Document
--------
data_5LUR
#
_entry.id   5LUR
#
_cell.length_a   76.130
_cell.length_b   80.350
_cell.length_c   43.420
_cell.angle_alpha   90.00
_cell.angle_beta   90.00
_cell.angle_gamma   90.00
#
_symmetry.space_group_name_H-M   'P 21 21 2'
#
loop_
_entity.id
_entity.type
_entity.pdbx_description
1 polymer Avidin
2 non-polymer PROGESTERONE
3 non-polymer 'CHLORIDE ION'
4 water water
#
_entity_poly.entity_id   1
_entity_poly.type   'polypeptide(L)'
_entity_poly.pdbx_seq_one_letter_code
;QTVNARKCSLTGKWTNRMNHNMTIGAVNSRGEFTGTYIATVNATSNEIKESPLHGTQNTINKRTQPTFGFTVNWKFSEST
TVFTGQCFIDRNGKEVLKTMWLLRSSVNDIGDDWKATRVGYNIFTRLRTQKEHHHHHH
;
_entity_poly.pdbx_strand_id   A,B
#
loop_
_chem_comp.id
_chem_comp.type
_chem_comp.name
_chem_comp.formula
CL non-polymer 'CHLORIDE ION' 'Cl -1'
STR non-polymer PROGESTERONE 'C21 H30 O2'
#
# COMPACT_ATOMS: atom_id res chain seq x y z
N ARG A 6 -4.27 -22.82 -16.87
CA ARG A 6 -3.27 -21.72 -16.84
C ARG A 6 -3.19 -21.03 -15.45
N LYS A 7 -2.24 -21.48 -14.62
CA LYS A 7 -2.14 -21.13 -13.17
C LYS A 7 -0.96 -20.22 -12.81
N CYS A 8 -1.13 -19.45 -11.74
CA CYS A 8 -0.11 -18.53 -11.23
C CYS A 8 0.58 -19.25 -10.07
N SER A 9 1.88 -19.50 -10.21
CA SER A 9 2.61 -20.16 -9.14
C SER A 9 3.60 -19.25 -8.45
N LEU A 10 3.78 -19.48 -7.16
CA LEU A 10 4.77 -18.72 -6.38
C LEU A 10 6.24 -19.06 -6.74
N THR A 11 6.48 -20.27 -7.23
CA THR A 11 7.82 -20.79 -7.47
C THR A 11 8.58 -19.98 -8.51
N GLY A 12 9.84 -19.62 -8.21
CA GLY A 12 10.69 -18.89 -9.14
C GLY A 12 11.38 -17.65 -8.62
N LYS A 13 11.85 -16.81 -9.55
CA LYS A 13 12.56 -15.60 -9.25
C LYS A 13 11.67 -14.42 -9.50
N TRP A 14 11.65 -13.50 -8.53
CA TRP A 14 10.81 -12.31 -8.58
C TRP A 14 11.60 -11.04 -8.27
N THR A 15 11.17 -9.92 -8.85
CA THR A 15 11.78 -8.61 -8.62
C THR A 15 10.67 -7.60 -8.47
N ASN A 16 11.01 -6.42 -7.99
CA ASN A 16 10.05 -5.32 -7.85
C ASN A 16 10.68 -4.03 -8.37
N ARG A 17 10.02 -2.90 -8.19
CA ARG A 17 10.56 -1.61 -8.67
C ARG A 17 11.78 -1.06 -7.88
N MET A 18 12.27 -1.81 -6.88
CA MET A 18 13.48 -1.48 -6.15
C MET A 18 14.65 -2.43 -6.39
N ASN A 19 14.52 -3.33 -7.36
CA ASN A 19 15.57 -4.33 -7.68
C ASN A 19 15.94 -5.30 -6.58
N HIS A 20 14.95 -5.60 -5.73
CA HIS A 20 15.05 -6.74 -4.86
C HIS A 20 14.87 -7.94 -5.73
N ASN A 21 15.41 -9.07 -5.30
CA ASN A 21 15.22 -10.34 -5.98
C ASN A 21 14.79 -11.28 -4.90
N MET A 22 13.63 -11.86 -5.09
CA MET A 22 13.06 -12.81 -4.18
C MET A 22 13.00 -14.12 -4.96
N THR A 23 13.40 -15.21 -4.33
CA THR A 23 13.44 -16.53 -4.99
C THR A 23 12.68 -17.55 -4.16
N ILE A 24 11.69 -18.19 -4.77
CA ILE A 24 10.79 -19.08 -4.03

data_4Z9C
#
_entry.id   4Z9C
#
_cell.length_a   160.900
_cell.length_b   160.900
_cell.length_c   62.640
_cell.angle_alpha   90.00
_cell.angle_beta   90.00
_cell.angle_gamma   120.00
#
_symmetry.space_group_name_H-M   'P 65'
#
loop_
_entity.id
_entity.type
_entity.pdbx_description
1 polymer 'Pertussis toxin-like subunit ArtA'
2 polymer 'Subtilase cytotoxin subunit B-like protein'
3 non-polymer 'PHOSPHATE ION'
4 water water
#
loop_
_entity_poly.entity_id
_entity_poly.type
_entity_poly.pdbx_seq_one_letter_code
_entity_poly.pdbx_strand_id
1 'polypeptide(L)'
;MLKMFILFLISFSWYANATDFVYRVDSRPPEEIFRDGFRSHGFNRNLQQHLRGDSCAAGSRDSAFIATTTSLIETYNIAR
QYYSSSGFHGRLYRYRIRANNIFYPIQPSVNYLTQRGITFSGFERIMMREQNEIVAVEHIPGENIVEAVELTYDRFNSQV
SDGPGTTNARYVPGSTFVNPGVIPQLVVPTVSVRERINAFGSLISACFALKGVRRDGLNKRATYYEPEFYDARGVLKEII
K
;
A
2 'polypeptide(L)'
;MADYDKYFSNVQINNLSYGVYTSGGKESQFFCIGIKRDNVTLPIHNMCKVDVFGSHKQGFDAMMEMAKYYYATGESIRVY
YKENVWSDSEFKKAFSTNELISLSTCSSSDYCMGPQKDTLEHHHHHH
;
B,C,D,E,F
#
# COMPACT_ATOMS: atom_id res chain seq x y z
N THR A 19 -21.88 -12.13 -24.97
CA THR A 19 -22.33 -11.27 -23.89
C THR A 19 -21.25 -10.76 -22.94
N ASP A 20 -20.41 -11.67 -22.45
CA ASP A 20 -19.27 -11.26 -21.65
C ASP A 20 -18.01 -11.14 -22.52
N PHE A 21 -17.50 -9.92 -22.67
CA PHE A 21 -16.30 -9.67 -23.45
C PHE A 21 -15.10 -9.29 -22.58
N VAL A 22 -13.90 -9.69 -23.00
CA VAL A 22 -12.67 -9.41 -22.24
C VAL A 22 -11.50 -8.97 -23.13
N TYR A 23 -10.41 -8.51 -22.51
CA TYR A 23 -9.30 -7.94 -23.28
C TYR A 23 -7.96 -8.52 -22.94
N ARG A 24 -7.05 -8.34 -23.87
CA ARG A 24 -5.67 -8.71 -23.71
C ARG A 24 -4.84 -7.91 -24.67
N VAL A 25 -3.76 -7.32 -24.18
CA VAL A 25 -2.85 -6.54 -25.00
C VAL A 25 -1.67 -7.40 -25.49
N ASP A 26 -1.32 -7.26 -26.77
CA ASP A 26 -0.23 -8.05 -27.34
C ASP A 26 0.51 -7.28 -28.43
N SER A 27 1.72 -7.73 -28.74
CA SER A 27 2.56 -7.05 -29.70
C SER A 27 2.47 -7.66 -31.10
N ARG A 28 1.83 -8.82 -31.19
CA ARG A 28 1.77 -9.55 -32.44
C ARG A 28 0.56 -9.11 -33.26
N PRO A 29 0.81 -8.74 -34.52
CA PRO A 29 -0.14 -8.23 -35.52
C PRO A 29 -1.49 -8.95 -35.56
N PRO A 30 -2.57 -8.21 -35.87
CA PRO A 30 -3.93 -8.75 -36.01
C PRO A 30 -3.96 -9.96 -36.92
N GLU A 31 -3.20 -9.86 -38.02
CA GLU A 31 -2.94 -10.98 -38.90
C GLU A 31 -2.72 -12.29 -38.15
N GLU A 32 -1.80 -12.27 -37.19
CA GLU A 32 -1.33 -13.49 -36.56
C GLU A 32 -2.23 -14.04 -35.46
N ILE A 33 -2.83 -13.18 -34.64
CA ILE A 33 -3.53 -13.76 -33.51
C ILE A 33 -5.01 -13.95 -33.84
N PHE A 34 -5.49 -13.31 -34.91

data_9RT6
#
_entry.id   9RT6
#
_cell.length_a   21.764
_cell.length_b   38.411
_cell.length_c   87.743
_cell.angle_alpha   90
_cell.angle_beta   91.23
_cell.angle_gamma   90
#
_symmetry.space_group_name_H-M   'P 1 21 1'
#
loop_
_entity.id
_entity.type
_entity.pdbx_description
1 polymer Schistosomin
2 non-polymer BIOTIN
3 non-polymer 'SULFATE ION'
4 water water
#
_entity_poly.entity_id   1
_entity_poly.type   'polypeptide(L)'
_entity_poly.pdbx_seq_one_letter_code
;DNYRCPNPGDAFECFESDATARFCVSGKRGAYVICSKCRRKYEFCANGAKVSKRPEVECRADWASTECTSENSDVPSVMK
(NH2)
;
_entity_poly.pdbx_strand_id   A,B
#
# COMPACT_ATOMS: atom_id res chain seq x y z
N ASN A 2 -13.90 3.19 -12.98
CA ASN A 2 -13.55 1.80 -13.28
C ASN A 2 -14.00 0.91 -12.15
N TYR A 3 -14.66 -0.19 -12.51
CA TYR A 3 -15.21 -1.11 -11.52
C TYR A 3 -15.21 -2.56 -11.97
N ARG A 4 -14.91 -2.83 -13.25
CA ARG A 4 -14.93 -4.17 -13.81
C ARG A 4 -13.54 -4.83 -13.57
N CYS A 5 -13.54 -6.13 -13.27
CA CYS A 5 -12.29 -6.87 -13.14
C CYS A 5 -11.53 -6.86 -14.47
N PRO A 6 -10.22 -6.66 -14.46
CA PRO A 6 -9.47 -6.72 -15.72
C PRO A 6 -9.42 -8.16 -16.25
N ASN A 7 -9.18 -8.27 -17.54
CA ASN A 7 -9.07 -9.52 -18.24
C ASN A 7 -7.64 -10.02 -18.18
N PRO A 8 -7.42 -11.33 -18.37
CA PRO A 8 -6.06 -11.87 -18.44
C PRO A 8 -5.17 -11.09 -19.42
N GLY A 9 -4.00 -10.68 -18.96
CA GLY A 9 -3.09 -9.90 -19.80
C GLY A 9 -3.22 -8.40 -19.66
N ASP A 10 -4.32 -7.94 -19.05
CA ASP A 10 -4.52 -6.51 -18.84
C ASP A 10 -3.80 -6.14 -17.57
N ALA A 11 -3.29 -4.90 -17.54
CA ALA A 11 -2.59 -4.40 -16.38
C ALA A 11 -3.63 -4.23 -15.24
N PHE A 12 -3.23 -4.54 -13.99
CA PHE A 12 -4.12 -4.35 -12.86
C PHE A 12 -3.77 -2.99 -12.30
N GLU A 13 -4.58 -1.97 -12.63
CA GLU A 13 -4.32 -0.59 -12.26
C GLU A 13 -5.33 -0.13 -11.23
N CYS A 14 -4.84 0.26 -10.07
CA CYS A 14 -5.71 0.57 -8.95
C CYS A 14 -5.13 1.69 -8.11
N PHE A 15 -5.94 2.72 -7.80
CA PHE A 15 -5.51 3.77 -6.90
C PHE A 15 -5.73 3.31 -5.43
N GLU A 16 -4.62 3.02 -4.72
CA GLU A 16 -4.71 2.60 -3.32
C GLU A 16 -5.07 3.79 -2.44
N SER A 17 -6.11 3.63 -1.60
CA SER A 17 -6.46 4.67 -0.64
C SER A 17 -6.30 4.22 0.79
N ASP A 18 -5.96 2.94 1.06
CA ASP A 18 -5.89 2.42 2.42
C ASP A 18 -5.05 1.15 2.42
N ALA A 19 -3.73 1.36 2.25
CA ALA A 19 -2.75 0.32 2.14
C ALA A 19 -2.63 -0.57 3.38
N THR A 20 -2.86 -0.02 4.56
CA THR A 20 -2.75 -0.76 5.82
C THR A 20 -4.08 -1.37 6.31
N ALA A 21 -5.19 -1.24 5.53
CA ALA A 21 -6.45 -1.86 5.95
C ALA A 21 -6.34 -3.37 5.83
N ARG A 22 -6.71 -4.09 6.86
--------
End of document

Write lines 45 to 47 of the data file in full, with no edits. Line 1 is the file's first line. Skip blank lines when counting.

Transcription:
C LYS A 7 -0.96 -20.22 -12.81
N CYS A 8 -1.13 -19.45 -11.74
CA CYS A 8 -0.11 -18.53 -11.23